The U.S. Supreme Court on April 24 rejected General Motors' appeal of a federal appeals court ruling, clearing a path for potentially billions of dollars in legal claims tied to defective ignition switches, according to a report from Bloomberg.
The automaker’s attorneys had argued that GM’s 2009 bankruptcy sale agreement — which transformed “Old GM” into “New GM” — shielded the company from lawsuits arising from ignition switch-related accidents that occurred before the bankruptcy filing and from claims that the defective parts caused cars’ value to diminish. The automaker’s case was largely based on federal bankruptcy law that allows a buyer to acquire a debtor’s assets free and clear of liability.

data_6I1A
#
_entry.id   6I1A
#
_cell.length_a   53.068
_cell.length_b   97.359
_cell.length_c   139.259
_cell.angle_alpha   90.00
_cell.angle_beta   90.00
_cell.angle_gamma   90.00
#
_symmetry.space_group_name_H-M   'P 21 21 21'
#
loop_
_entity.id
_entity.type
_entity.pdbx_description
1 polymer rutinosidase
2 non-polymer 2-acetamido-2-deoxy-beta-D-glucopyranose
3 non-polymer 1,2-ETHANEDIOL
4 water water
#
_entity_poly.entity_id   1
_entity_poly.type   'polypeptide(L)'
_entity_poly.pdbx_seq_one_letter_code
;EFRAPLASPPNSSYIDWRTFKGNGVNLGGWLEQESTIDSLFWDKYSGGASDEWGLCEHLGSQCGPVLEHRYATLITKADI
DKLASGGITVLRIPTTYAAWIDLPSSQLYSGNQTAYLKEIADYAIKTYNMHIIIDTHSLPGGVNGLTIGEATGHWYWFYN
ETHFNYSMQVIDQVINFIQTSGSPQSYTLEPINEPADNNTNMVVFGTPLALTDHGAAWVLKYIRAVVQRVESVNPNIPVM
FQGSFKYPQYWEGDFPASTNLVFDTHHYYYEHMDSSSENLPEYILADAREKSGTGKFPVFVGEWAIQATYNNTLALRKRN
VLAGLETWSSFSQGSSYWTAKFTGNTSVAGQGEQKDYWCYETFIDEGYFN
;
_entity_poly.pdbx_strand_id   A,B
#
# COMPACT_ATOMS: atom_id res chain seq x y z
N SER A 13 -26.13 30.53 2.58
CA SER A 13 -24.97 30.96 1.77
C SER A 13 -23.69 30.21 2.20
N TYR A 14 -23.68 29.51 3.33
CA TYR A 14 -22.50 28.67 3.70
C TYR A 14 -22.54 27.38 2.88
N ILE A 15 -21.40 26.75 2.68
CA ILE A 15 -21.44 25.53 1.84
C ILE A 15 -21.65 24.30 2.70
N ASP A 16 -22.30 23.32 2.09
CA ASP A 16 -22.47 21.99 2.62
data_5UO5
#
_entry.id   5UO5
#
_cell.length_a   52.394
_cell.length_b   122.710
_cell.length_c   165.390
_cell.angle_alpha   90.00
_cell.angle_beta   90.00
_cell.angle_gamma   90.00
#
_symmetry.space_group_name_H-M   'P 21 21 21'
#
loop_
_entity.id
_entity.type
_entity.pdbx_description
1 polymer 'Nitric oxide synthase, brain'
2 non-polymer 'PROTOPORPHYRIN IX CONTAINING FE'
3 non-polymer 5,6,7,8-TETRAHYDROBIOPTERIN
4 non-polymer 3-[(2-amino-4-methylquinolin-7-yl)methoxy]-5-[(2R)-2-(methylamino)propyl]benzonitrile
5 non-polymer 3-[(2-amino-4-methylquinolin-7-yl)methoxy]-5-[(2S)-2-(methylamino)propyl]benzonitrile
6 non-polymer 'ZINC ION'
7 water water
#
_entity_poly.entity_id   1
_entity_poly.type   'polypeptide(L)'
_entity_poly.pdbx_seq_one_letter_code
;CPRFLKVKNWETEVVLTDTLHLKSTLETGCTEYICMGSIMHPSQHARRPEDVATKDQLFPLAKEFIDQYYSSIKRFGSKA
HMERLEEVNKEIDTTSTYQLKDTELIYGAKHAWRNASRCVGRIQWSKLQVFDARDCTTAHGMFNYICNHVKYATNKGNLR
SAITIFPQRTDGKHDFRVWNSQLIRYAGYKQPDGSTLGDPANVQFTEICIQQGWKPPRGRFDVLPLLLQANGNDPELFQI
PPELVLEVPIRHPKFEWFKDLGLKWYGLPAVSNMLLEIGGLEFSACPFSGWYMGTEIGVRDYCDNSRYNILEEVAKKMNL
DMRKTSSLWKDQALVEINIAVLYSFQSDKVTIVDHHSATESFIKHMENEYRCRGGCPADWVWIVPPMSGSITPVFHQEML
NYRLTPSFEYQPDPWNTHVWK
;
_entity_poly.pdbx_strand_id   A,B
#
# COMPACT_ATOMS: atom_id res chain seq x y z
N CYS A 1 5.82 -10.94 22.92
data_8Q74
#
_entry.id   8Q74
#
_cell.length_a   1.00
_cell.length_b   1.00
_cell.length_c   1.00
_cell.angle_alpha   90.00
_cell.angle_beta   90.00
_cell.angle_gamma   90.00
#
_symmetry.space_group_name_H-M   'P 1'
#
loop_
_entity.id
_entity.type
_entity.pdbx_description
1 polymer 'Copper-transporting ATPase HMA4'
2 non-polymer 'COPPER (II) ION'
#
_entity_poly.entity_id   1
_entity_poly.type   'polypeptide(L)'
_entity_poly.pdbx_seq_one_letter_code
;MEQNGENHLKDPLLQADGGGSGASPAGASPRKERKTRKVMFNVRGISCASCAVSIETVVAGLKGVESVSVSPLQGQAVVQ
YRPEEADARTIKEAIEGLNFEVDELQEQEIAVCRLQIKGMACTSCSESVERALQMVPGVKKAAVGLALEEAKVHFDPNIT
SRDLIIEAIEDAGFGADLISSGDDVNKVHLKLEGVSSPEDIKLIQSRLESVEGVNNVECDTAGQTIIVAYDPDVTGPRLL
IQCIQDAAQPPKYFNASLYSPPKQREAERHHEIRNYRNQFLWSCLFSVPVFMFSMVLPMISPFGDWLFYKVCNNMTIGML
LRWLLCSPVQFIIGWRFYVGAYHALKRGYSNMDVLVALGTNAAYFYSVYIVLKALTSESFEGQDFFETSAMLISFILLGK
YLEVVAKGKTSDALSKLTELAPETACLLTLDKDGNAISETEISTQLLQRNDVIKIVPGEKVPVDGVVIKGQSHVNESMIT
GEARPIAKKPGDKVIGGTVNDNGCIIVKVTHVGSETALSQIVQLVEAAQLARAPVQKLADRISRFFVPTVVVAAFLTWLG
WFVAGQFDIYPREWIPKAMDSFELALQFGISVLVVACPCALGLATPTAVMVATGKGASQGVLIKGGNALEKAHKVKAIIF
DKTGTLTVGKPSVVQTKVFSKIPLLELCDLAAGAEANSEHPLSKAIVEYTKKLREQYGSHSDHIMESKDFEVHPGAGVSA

The U.S. Supreme Court let the earlier decision stand by declining to hear GM's appeal of the Second U.S. Circuit Court of Appeals' 2016 ruling. That decision found that GM was aware of the ignition switch defect before the bankruptcy filing but failed to notify each affected customer. Blocking the lawsuits, the court said, would violate the Constitution’s due process clause.
The defective ignition switches, which triggered the recall of millions of GM cars in 2014, have been linked to 124 deaths.
To watch a video report on the case, click on the photo or link below the headline.